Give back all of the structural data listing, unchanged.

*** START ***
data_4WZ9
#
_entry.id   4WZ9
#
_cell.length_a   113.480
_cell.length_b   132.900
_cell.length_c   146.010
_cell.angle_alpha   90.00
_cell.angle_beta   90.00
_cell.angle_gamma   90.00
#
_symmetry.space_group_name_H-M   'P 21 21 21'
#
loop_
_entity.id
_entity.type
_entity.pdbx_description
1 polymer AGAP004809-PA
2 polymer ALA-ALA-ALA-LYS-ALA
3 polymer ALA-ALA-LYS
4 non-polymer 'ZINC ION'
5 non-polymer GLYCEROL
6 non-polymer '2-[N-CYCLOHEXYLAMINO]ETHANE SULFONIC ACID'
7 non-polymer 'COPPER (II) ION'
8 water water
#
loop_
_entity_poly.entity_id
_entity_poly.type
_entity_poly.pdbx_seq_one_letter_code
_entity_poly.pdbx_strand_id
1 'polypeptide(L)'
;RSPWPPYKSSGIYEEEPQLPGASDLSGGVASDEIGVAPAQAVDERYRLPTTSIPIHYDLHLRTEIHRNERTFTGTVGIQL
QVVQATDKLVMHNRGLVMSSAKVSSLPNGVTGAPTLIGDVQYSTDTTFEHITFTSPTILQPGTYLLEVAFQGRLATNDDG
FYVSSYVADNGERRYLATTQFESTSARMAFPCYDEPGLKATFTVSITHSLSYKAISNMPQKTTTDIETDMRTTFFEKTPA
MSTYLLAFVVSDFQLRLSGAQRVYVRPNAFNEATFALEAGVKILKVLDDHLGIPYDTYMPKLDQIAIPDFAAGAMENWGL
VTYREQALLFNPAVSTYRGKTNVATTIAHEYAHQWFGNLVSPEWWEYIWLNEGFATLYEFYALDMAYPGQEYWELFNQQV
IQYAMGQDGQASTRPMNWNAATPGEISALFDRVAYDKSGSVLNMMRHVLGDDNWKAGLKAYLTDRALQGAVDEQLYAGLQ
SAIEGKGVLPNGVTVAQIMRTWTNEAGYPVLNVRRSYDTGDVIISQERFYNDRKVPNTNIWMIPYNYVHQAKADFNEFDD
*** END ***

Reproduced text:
data_4WZ9
#
_entry.id   4WZ9
#
_cell.length_a   113.480
_cell.length_b   132.900
_cell.length_c   146.010
_cell.angle_alpha   90.00
_cell.angle_beta   90.00
_cell.angle_gamma   90.00
#
_symmetry.space_group_name_H-M   'P 21 21 21'
#
loop_
_entity.id
_entity.type
_entity.pdbx_description
1 polymer AGAP004809-PA
2 polymer ALA-ALA-ALA-LYS-ALA
3 polymer ALA-ALA-LYS
4 non-polymer 'ZINC ION'
5 non-polymer GLYCEROL
6 non-polymer '2-[N-CYCLOHEXYLAMINO]ETHANE SULFONIC ACID'
7 non-polymer 'COPPER (II) ION'
8 water water
#
loop_
_entity_poly.entity_id
_entity_poly.type
_entity_poly.pdbx_seq_one_letter_code
_entity_poly.pdbx_strand_id
1 'polypeptide(L)'
;RSPWPPYKSSGIYEEEPQLPGASDLSGGVASDEIGVAPAQAVDERYRLPTTSIPIHYDLHLRTEIHRNERTFTGTVGIQL
QVVQATDKLVMHNRGLVMSSAKVSSLPNGVTGAPTLIGDVQYSTDTTFEHITFTSPTILQPGTYLLEVAFQGRLATNDDG
FYVSSYVADNGERRYLATTQFESTSARMAFPCYDEPGLKATFTVSITHSLSYKAISNMPQKTTTDIETDMRTTFFEKTPA
MSTYLLAFVVSDFQLRLSGAQRVYVRPNAFNEATFALEAGVKILKVLDDHLGIPYDTYMPKLDQIAIPDFAAGAMENWGL
VTYREQALLFNPAVSTYRGKTNVATTIAHEYAHQWFGNLVSPEWWEYIWLNEGFATLYEFYALDMAYPGQEYWELFNQQV
IQYAMGQDGQASTRPMNWNAATPGEISALFDRVAYDKSGSVLNMMRHVLGDDNWKAGLKAYLTDRALQGAVDEQLYAGLQ
SAIEGKGVLPNGVTVAQIMRTWTNEAGYPVLNVRRSYDTGDVIISQERFYNDRKVPNTNIWMIPYNYVHQAKADFNEFDD